When elderly adults need periodic help at home or have moved to an assisted living facility, one thing that should not be overlooked is the quality of the caregivers who will be watching out for them.
As the long-time owner of Country Home Assisted Living in Parker, I know the difference a quality caregiver can make in a senior’s life. Caregivers are crucial to the well-being and mental health of those they care for.
So, today I’m starting a 3-part series on caregivers. In part 1, I’ll talk about the most important traits you should look for in these people who will be caring for your elderly loved ones or friends.
Here are 6 of the characteristics that I look for in the caregivers at Country Home:
1. Dependability. If your parent or elderly loved one needs help, you want the caregivers to be readily available when that help is needed. They need to arrive on time, not bring their own personal issues with them and be ready to jump into action when necessary. They should also be able use sound judgment when providing the type of care that is required in any given situation.
2. Attentiveness and ability to look at the big picture. Families rely on caregivers to be attentive to their loved one’s needs. By paying attention, caregivers will notice when the person they are caring for is undergoing physical or emotional changes.
And that’s why they also need to be able to look at the big picture. There are many factors that can be involved as seniors age – from medications and their interactions, to emotional and cognitive issues, to dietary needs and more. Good caregivers will take all of this into consideration when caring for their clients. They also should feel comfortable in taking the initiative and responding quickly when needed.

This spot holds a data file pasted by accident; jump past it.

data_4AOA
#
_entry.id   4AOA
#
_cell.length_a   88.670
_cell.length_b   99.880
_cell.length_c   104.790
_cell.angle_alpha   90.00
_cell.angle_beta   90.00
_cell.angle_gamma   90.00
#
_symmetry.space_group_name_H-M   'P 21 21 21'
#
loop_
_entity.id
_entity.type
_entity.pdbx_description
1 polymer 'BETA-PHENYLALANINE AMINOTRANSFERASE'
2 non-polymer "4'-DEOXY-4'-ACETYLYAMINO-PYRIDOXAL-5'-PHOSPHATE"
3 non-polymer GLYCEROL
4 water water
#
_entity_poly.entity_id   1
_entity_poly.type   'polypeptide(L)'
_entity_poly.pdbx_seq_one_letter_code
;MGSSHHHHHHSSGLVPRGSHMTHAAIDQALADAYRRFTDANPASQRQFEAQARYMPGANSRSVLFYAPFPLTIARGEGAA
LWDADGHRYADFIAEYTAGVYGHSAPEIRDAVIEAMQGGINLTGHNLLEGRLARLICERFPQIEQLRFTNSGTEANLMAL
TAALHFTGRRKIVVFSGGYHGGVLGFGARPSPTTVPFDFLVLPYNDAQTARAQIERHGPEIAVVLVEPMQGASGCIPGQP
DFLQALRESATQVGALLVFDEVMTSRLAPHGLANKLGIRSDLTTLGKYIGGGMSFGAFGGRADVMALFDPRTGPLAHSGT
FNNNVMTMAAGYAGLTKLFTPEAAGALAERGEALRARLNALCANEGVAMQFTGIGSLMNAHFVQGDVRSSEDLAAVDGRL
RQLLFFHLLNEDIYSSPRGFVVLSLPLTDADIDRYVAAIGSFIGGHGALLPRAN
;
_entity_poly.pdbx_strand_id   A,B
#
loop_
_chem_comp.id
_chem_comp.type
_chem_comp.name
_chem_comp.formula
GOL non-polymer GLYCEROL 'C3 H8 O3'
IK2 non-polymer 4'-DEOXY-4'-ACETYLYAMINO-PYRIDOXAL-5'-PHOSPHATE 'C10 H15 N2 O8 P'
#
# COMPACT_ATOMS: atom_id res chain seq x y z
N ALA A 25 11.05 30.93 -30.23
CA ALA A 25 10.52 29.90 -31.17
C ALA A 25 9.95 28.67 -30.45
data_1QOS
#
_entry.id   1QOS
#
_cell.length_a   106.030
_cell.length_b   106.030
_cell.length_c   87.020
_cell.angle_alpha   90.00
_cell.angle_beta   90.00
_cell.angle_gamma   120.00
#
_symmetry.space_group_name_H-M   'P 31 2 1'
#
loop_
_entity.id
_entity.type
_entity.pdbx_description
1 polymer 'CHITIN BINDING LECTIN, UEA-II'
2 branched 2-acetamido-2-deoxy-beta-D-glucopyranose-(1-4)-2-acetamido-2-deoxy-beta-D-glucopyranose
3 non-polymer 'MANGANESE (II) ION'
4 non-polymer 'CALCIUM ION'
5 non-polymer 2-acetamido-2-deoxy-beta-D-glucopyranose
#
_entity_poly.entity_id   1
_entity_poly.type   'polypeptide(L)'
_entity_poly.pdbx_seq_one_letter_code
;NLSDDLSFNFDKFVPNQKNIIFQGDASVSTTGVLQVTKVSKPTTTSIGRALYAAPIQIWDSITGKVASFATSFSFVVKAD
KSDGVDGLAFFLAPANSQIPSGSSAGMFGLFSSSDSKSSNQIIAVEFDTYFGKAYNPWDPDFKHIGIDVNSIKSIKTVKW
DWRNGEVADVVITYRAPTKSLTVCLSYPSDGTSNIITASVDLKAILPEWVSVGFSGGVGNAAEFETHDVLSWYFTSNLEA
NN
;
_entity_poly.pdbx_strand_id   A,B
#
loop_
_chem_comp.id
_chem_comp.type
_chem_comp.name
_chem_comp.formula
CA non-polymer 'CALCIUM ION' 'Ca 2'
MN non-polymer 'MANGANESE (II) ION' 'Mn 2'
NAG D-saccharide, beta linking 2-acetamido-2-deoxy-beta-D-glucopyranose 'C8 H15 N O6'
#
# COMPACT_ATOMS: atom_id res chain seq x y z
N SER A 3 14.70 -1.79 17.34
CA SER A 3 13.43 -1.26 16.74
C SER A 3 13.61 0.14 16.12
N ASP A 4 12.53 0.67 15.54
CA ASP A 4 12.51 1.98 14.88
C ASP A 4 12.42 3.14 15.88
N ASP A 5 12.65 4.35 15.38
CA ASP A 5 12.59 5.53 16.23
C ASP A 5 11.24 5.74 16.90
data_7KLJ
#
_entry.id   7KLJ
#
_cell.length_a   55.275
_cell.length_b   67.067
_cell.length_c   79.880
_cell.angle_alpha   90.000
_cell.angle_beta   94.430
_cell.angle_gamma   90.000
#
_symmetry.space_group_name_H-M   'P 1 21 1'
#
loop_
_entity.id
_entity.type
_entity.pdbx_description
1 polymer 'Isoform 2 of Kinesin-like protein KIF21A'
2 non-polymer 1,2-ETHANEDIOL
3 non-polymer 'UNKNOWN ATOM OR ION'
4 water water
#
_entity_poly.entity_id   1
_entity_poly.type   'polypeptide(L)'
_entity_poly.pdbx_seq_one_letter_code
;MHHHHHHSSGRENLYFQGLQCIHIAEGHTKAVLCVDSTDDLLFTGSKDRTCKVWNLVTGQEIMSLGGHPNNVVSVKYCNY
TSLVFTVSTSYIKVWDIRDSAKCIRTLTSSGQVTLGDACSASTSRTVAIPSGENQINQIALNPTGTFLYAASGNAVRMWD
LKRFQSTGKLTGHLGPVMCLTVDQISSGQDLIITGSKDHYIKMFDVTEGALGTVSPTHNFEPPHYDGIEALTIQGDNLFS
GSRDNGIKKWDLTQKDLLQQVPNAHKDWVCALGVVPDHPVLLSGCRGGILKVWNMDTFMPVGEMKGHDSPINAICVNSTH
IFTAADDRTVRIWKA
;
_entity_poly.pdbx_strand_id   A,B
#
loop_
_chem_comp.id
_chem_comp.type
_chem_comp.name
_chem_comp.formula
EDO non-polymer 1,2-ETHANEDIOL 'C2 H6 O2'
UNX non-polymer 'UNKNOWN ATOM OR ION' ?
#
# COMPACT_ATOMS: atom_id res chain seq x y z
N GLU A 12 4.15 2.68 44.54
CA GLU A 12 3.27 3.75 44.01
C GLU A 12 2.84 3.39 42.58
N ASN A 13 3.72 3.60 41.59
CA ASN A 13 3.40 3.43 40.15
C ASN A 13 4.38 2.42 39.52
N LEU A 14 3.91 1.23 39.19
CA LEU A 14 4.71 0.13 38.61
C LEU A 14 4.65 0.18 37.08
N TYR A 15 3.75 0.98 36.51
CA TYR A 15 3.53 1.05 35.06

3. Good communication skills. A quality caregiver is a good listener and a good communicator with elderly individuals and their families. After carefully listening to the senior’s complaints or needs, good caregivers can then help take care of the issues at hand. They also should be able to share important information with family members in a clear and concise way.
With good communications skills, caregivers can develop a wonderful relationship with their clients and their families. It’s worth the effort. The seniors and their families will be happier, and many misunderstandings and possible health and safety issues will be avoided.
4. Empathy and patience. A little empathy and understanding of what senior clients may be going through will go a long way in helping seniors accept the care that is being provided and to build a solid relationship. With a healthy relationship, the elderly can feel comfortable sharing their honest feelings, which provides for even better care.
Those who care for the elderly also need to be patient, especially with clients who may have a hard time explaining things or who are resisting the care provided. I find that my best caregivers treat our residents at Country Home Assisted Living like members of their family or good friends.
5. Show enthusiasm and love for what they do. Quality caregivers love what they do. They take the time to listen, share stories, laugh, smile and hug the elderly people they care for. This is especially helpful for those who are adjusting to needing extra assistance and loss of some personal freedoms.
A caregiver’s enthusiasm can even help seniors deal with issues such as isolation and boredom. They can remind their patients or residents that they are still amazing and have a lot left to give. They can get them to exercise class, talk about their life and do things they have always loved to do.
6. Trustworthiness. Because caregivers often have access to a person’s belongings or money, this is an especially important characteristic to look for, especially since there are horror stories of caregivers taking advantage of the elderly. Look for someone who will not take advantage of the person he/she is caring for.
Next month we’ll look at caregivers who specifically provide care for people who want to remain in their homes rather than being cared for at retirement homes or assisted living facilities, such as Country Home Assisted Living in Parker, CO.